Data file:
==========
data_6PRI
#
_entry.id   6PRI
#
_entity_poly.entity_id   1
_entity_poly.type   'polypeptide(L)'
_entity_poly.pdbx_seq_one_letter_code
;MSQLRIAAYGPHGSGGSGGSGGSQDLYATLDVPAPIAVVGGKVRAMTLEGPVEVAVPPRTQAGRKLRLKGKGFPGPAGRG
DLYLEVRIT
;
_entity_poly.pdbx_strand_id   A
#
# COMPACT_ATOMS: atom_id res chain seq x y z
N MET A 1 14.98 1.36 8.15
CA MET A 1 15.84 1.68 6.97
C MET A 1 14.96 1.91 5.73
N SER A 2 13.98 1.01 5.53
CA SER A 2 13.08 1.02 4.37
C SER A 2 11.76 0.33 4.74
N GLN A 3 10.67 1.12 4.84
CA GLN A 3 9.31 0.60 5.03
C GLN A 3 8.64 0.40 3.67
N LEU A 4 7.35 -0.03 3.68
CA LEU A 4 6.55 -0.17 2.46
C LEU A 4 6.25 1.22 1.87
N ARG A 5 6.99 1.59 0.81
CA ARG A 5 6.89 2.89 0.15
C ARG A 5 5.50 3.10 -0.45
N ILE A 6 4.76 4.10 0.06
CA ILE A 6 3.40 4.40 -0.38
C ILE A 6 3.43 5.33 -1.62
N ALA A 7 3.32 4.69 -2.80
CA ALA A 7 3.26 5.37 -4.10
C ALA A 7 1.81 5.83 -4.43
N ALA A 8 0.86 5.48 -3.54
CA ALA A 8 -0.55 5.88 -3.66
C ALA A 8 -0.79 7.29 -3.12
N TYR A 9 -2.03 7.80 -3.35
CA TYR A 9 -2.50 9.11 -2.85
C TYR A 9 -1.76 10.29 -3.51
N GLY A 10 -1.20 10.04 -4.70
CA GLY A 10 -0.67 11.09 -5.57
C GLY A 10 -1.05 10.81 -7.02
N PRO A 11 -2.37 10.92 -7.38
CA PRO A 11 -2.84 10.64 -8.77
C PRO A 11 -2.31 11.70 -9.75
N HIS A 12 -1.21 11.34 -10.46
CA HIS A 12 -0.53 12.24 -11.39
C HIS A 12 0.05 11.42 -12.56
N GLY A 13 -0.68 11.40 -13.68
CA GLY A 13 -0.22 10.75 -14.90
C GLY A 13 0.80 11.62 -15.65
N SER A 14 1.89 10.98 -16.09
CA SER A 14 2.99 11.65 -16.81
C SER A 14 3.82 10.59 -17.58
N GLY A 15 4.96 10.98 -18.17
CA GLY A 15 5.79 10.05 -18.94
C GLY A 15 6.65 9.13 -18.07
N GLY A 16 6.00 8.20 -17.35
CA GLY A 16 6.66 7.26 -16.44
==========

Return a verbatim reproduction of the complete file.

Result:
data_6PRI
#
_entry.id   6PRI
#
_entity_poly.entity_id   1
_entity_poly.type   'polypeptide(L)'
_entity_poly.pdbx_seq_one_letter_code
;MSQLRIAAYGPHGSGGSGGSGGSQDLYATLDVPAPIAVVGGKVRAMTLEGPVEVAVPPRTQAGRKLRLKGKGFPGPAGRG
DLYLEVRIT
;
_entity_poly.pdbx_strand_id   A
#
# COMPACT_ATOMS: atom_id res chain seq x y z
N MET A 1 14.98 1.36 8.15
CA MET A 1 15.84 1.68 6.97
C MET A 1 14.96 1.91 5.73
N SER A 2 13.98 1.01 5.53
CA SER A 2 13.08 1.02 4.37
C SER A 2 11.76 0.33 4.74
N GLN A 3 10.67 1.12 4.84
CA GLN A 3 9.31 0.60 5.03
C GLN A 3 8.64 0.40 3.67
N LEU A 4 7.35 -0.03 3.68
CA LEU A 4 6.55 -0.17 2.46
C LEU A 4 6.25 1.22 1.87
N ARG A 5 6.99 1.59 0.81
CA ARG A 5 6.89 2.89 0.15
C ARG A 5 5.50 3.10 -0.45
N ILE A 6 4.76 4.10 0.06
CA ILE A 6 3.40 4.40 -0.38
C ILE A 6 3.43 5.33 -1.62
N ALA A 7 3.32 4.69 -2.80
CA ALA A 7 3.26 5.37 -4.10
C ALA A 7 1.81 5.83 -4.43
N ALA A 8 0.86 5.48 -3.54
CA ALA A 8 -0.55 5.88 -3.66
C ALA A 8 -0.79 7.29 -3.12
N TYR A 9 -2.03 7.80 -3.35
CA TYR A 9 -2.50 9.11 -2.85
C TYR A 9 -1.76 10.29 -3.51
N GLY A 10 -1.20 10.04 -4.70
CA GLY A 10 -0.67 11.09 -5.57
C GLY A 10 -1.05 10.81 -7.02
N PRO A 11 -2.37 10.92 -7.38
CA PRO A 11 -2.84 10.64 -8.77
C PRO A 11 -2.31 11.70 -9.75
N HIS A 12 -1.21 11.34 -10.46
CA HIS A 12 -0.53 12.24 -11.39
C HIS A 12 0.05 11.42 -12.56
N GLY A 13 -0.68 11.40 -13.68
CA GLY A 13 -0.22 10.75 -14.90
C GLY A 13 0.80 11.62 -15.65
N SER A 14 1.89 10.98 -16.09
CA SER A 14 2.99 11.65 -16.81
C SER A 14 3.82 10.59 -17.58
N GLY A 15 4.96 10.98 -18.17
CA GLY A 15 5.79 10.05 -18.94
C GLY A 15 6.65 9.13 -18.07
N GLY A 16 6.00 8.20 -17.35
CA GLY A 16 6.66 7.26 -16.44